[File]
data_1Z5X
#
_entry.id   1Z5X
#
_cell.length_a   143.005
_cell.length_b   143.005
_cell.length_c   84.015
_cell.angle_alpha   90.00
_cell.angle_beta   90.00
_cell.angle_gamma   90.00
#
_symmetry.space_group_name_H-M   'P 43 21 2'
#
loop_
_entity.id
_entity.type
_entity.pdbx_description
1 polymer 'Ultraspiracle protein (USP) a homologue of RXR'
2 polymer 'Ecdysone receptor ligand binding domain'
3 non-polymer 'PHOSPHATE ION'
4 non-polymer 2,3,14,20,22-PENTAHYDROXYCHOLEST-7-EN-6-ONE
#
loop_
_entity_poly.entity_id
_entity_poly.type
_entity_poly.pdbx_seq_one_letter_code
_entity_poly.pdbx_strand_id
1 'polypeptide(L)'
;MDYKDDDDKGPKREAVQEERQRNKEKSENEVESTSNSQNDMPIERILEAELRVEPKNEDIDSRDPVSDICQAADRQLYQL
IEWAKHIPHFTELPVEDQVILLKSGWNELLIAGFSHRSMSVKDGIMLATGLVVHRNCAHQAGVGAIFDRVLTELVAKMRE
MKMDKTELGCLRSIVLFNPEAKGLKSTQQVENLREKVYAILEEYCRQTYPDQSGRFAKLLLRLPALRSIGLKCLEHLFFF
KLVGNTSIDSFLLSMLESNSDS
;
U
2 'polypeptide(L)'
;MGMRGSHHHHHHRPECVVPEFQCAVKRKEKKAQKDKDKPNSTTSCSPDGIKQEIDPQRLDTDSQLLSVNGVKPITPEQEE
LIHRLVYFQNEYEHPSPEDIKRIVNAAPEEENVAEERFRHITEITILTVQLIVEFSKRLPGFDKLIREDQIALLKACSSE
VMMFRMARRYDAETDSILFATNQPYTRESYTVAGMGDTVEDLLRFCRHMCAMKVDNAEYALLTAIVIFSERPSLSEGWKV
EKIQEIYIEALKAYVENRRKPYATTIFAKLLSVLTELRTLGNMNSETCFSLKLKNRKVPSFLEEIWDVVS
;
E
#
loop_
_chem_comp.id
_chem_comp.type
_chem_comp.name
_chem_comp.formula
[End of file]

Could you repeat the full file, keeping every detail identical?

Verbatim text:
data_1Z5X
#
_entry.id   1Z5X
#
_cell.length_a   143.005
_cell.length_b   143.005
_cell.length_c   84.015
_cell.angle_alpha   90.00
_cell.angle_beta   90.00
_cell.angle_gamma   90.00
#
_symmetry.space_group_name_H-M   'P 43 21 2'
#
loop_
_entity.id
_entity.type
_entity.pdbx_description
1 polymer 'Ultraspiracle protein (USP) a homologue of RXR'
2 polymer 'Ecdysone receptor ligand binding domain'
3 non-polymer 'PHOSPHATE ION'
4 non-polymer 2,3,14,20,22-PENTAHYDROXYCHOLEST-7-EN-6-ONE
#
loop_
_entity_poly.entity_id
_entity_poly.type
_entity_poly.pdbx_seq_one_letter_code
_entity_poly.pdbx_strand_id
1 'polypeptide(L)'
;MDYKDDDDKGPKREAVQEERQRNKEKSENEVESTSNSQNDMPIERILEAELRVEPKNEDIDSRDPVSDICQAADRQLYQL
IEWAKHIPHFTELPVEDQVILLKSGWNELLIAGFSHRSMSVKDGIMLATGLVVHRNCAHQAGVGAIFDRVLTELVAKMRE
MKMDKTELGCLRSIVLFNPEAKGLKSTQQVENLREKVYAILEEYCRQTYPDQSGRFAKLLLRLPALRSIGLKCLEHLFFF
KLVGNTSIDSFLLSMLESNSDS
;
U
2 'polypeptide(L)'
;MGMRGSHHHHHHRPECVVPEFQCAVKRKEKKAQKDKDKPNSTTSCSPDGIKQEIDPQRLDTDSQLLSVNGVKPITPEQEE
LIHRLVYFQNEYEHPSPEDIKRIVNAAPEEENVAEERFRHITEITILTVQLIVEFSKRLPGFDKLIREDQIALLKACSSE
VMMFRMARRYDAETDSILFATNQPYTRESYTVAGMGDTVEDLLRFCRHMCAMKVDNAEYALLTAIVIFSERPSLSEGWKV
EKIQEIYIEALKAYVENRRKPYATTIFAKLLSVLTELRTLGNMNSETCFSLKLKNRKVPSFLEEIWDVVS
;
E
#
loop_
_chem_comp.id
_chem_comp.type
_chem_comp.name
_chem_comp.formula